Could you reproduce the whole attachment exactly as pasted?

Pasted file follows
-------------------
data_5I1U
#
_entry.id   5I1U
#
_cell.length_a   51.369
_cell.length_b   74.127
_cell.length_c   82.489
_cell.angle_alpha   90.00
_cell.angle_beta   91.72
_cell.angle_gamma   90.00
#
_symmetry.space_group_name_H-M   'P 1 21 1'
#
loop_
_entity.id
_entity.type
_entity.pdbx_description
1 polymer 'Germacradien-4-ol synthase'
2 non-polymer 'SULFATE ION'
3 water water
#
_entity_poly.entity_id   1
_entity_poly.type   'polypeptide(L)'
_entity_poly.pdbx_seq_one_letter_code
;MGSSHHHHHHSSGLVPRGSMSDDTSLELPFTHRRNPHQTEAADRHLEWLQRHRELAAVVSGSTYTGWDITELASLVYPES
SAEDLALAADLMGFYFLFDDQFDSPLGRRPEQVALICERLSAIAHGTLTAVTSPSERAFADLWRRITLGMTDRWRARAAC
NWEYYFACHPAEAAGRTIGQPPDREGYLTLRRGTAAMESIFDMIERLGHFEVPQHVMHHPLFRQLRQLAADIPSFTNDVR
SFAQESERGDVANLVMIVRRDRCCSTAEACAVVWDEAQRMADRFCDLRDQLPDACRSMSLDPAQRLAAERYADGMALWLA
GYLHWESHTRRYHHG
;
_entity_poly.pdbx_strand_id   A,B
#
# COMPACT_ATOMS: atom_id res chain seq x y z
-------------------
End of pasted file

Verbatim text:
data_5I1U
#
_entry.id   5I1U
#
_cell.length_a   51.369
_cell.length_b   74.127
_cell.length_c   82.489
_cell.angle_alpha   90.00
_cell.angle_beta   91.72
_cell.angle_gamma   90.00
#
_symmetry.space_group_name_H-M   'P 1 21 1'
#
loop_
_entity.id
_entity.type
_entity.pdbx_description
1 polymer 'Germacradien-4-ol synthase'
2 non-polymer 'SULFATE ION'
3 water water
#
_entity_poly.entity_id   1
_entity_poly.type   'polypeptide(L)'
_entity_poly.pdbx_seq_one_letter_code
;MGSSHHHHHHSSGLVPRGSMSDDTSLELPFTHRRNPHQTEAADRHLEWLQRHRELAAVVSGSTYTGWDITELASLVYPES
SAEDLALAADLMGFYFLFDDQFDSPLGRRPEQVALICERLSAIAHGTLTAVTSPSERAFADLWRRITLGMTDRWRARAAC
NWEYYFACHPAEAAGRTIGQPPDREGYLTLRRGTAAMESIFDMIERLGHFEVPQHVMHHPLFRQLRQLAADIPSFTNDVR
SFAQESERGDVANLVMIVRRDRCCSTAEACAVVWDEAQRMADRFCDLRDQLPDACRSMSLDPAQRLAAERYADGMALWLA
GYLHWESHTRRYHHG
;
_entity_poly.pdbx_strand_id   A,B
#
# COMPACT_ATOMS: atom_id res chain seq x y z